The decision to visit Tianjin was, for us, a last minute one. Our planning for the Dragon Boat Festival weekend was stymied by visa renewal and my wife finally changing her passport over to her married name (she is stuck with me now for good, ha ha ha.) As a result we had nothing booked, and spent two lazy days in Beijing before deciding to head out to the “Heavenly Ford”.
And that’s the beauty of Tianjin – it’s only 35 minutes away on the fast, clean, comfortable bullet train. We simply turned up at Beijing South Station, bought tickets for the next train (RMB 163 for four of us), and arrived in less time than it take to get from our apartment to Dongcheng. (There is, though, a cautionary tale in our return, as you will see.)
I had imagined it as a grim, industrial city, so to say I was pleasantly surprised by Tianjin would be an understatement. Like many of China’s ports, it flourished as a result of imperialist aggression in the nineteenth century, as the western powers, as well as Japan and Russia, imposed free trade on a reluctant Qing dynasty. (The historical irony of this is not lost on the current government.) Tianjin became a “treaty port”, where foreign powers were allowed to trade, and given areas (“concessions”) which they occupied and governed like colonies.
Whatever the rights and (mostly) wrongs of that era, the result is a cosmopolitan city, with varied architecture and a laid back vibe. Although it must be said that one of the benefits of living in Beijing is that virtually anywhere seems laid back by comparison.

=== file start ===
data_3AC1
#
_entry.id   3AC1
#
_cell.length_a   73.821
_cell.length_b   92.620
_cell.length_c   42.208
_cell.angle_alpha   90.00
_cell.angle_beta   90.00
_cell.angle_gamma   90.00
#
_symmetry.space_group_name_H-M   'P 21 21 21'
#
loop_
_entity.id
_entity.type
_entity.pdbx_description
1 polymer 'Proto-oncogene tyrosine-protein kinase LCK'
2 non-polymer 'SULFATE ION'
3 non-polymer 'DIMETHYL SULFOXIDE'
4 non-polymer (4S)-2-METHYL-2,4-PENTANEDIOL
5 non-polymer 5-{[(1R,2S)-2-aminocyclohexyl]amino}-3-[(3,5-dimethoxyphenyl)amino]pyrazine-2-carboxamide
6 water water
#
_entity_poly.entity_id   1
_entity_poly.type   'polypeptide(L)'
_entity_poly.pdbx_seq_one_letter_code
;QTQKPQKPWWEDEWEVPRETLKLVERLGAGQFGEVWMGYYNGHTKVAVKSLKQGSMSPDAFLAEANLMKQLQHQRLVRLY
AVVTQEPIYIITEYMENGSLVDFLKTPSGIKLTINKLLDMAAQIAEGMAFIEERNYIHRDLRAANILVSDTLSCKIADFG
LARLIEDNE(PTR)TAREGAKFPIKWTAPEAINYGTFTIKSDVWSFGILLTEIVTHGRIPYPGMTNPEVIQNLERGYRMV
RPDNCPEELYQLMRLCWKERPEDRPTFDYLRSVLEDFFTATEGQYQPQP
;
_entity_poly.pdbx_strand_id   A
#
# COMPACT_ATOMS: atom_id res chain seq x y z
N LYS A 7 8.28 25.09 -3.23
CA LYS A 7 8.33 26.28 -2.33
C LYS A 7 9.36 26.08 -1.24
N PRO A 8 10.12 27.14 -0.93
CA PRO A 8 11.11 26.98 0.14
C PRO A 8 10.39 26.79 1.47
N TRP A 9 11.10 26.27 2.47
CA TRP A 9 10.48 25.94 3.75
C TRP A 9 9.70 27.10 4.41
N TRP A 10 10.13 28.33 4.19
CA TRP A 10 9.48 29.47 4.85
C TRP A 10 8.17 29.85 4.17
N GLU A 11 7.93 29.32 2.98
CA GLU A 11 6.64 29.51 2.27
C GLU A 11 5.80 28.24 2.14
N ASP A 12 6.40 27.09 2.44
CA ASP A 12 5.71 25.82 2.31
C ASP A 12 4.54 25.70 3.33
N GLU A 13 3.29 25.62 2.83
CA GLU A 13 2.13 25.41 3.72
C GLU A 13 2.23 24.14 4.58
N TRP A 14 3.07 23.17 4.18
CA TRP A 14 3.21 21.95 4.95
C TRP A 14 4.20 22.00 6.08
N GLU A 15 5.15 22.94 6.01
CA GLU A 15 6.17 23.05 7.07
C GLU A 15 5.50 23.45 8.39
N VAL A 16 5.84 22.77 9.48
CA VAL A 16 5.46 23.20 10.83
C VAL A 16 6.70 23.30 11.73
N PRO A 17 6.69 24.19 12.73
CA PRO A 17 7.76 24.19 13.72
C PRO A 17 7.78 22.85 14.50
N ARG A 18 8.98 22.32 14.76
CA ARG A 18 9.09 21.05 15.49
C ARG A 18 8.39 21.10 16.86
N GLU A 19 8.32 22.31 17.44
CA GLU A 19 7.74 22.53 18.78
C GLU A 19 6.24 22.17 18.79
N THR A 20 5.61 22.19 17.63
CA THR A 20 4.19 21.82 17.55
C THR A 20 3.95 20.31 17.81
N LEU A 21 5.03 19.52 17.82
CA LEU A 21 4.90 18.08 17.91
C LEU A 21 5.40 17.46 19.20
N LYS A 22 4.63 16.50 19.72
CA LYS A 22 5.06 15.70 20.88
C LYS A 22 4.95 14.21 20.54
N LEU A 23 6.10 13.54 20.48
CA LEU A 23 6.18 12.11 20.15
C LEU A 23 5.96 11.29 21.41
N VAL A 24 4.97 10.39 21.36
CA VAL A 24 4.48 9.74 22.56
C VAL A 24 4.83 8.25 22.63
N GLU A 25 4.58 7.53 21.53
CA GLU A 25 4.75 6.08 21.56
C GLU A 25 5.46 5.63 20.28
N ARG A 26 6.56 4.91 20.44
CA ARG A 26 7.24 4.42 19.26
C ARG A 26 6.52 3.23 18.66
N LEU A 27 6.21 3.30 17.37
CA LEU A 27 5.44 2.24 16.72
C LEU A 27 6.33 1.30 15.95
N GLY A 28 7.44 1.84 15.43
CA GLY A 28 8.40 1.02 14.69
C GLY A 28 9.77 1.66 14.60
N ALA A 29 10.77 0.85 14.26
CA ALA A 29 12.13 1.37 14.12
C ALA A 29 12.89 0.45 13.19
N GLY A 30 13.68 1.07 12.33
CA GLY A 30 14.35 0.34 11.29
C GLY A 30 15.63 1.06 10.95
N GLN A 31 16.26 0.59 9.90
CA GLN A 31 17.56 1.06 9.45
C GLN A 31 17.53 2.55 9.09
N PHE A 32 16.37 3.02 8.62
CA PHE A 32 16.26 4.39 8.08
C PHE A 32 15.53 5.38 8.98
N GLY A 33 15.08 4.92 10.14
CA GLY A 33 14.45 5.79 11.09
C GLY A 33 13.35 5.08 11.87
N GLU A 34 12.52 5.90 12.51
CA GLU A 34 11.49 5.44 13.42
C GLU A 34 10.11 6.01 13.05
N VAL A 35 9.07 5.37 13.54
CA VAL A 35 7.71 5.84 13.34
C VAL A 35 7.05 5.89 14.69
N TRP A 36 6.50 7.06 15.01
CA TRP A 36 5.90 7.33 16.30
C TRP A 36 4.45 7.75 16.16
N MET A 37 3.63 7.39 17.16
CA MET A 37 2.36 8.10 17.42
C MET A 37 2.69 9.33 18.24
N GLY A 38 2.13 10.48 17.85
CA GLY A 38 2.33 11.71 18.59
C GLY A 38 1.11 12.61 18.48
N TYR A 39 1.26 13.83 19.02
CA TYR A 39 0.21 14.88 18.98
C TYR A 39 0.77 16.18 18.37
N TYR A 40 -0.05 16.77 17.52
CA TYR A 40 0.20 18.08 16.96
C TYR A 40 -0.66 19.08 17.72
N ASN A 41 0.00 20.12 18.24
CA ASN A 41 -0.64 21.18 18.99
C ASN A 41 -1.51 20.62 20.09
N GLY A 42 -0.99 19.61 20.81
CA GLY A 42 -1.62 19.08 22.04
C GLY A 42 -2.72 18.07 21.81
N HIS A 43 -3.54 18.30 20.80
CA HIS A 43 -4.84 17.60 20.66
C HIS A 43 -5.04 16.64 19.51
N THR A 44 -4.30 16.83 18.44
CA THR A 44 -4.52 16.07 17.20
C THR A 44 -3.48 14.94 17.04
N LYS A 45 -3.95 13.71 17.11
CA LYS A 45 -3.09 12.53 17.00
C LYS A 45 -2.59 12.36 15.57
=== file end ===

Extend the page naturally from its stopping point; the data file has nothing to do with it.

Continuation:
We stayed in an “apartment hotel”, which in reality meant one of a number of apartments scattered through a high rise block. This suits us a family – we would rather have the space and privacy, and at less than RMB 300 for a night, suited our budget too. There were annoyances: the office for the “hotel” was on the 8th floor, and the elevator could only be used with a pass which would take you to one specific floor. So we had to climb eight flights of stairs, to find that the proprietor was not there, and we had to phone him anyway. This is something I dread doing, with my limited Chinese, but it turned out his limited English was better than my limited Chinese, and we communicated without real difficulty. Our apartment was on the 25th floor, but at least this time we had a pass.
We stayed in the Nankai district, near the “Water Drop” Olympic Stadium, which is itself well worth seeing. Most of the city’s attractions though are in the central Heping district. This was about half an hour away by taxi, but taxis are plentiful and cheap.
The city center is attractive, but as with many other places in China, it’s difficult to tell what’s original and what’s reconstructed. On the south bank of the river is a row of handsome red brick buildings. The European influence seems clear, but a place where the bricks have come away reveal that they are no more than a facade over concrete. However one of the buildings bore a plaque declaring it an important historical site, so they can’t be wholly modern constructions.
The “Italian Style Street” is another chimera: with its pizzerias, German brauhäuser, and American steakhouses, it appears to be a completely fake tourist attraction. However we stumble into a museum which reveals that the area was in fact the Italian concession, and the neo-classical statues are a hundred years old. Some of the genuine Italianate buildings can be seen rotting away behind modern shopfronts. Nonetheless, it’s a pleasant place to stroll around and eat ice cream, and clearly hugely popular with Chinese tourists.
I’ll be writing more about some of other places we visited, but first that cautionary tale: we rolled up at Tianjin station in the early afternoon, expecting to hop straight onto a train, but found the next available tickets were for the 8pm train, and we had no seats. The journey back with tired children could have been a nightmare were it not for the kindness of two people who gave up their seats for them. So we recommend booking in advance if traveling at busy times.
Even so, for a refreshing change of scene a short hop away from Beijing, Tianjin is hard to beat.
Photos: Andrew Killeen